That’s not to say The Lost Legacy’s a chore to play. Despite the aforementioned problems, which are as much a result of the game’s provenance as anything else (it was originally slated to be a standard DLC offering, rather than a stand-alone title), there’s plenty of fun to be had, especially with the inclusion of Uncharted 4’s robust multiplayer content.
There are even a few small innovations that help to improve the overall experience, such as Chloe’s lock-picking skill which serves both as an effective method of distributing rarer gear and distinguishing her character from Nate and co., and the Queen’s Ruby Bracelet which, when obtained in chapter 4, dramatically simplifies the process of collecting the numerous optional relics that are littered throughout the game.
It’s just that, after years of playing through the same old scenarios and completing the same old challenges, the series is crying out for an update to its core mechanics.
Visually speaking, there’s little if anything to criticize. Though that should hardly come as a surprise given that The Lost Legacy is easily one of the most beautiful games ever made.
From the evocative depiction of an embattled Indian suburb that’s borne the brunt of Asav’s insurrection, to the vibrant, verdant Ghats region and the abandoned tombs that lie hidden therein, The Lost Legacy is brimming with gorgeous panoramic views and poignant vistas, all of which are brought to life by Naughty Dog’s masterful use of lighting.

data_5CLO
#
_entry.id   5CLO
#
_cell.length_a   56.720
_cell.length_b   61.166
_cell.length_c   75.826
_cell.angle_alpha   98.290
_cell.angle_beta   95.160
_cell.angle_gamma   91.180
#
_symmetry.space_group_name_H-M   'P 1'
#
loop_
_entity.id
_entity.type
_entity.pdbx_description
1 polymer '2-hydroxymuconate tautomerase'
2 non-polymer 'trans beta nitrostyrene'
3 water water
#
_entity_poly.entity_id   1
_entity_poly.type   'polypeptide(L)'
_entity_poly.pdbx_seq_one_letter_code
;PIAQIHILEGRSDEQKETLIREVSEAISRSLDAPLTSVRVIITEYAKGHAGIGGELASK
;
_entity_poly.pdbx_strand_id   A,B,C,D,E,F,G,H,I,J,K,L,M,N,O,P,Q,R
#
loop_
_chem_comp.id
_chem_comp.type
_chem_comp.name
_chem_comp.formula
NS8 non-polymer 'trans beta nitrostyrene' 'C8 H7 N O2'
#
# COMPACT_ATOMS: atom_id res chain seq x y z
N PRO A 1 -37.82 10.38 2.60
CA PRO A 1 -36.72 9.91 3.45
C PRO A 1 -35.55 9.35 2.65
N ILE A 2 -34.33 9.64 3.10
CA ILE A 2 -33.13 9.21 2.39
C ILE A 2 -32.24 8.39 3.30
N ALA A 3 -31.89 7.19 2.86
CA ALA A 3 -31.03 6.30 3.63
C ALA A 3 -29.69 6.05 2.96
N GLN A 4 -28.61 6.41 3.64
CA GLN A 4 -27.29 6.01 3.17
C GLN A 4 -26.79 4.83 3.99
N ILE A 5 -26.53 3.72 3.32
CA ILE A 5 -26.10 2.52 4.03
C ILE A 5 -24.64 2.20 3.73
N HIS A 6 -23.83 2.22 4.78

So breathtaking is the scenery, it’d be almost impossible to reach the end of Chloe’s adventure without having spent an hour or two ensconced in the game’s photography tool first.
That being said, certain aspects of the sound design aren’t great, specifically, the shooting and explosion sound effects which sound uncharacteristically cheap when compared to the superlative visuals. Be that as it may, the ambient noise – chirruping birds, collapsing masonry etc. – is extremely impressive, setting the scene flawlessly whether Chloe’s touring the jungle in her rented 4×4 or exploring the remains of the Hoysala throne room, and the game’s soundtrack is decent, though not particularly memorable.
All in all, anyone who feared for the future of the series because of the absence of Nathan Drake can rest easy. The Lost Legacy is a brilliant game that proves Uncharted still has a lot to offer.
- John Websell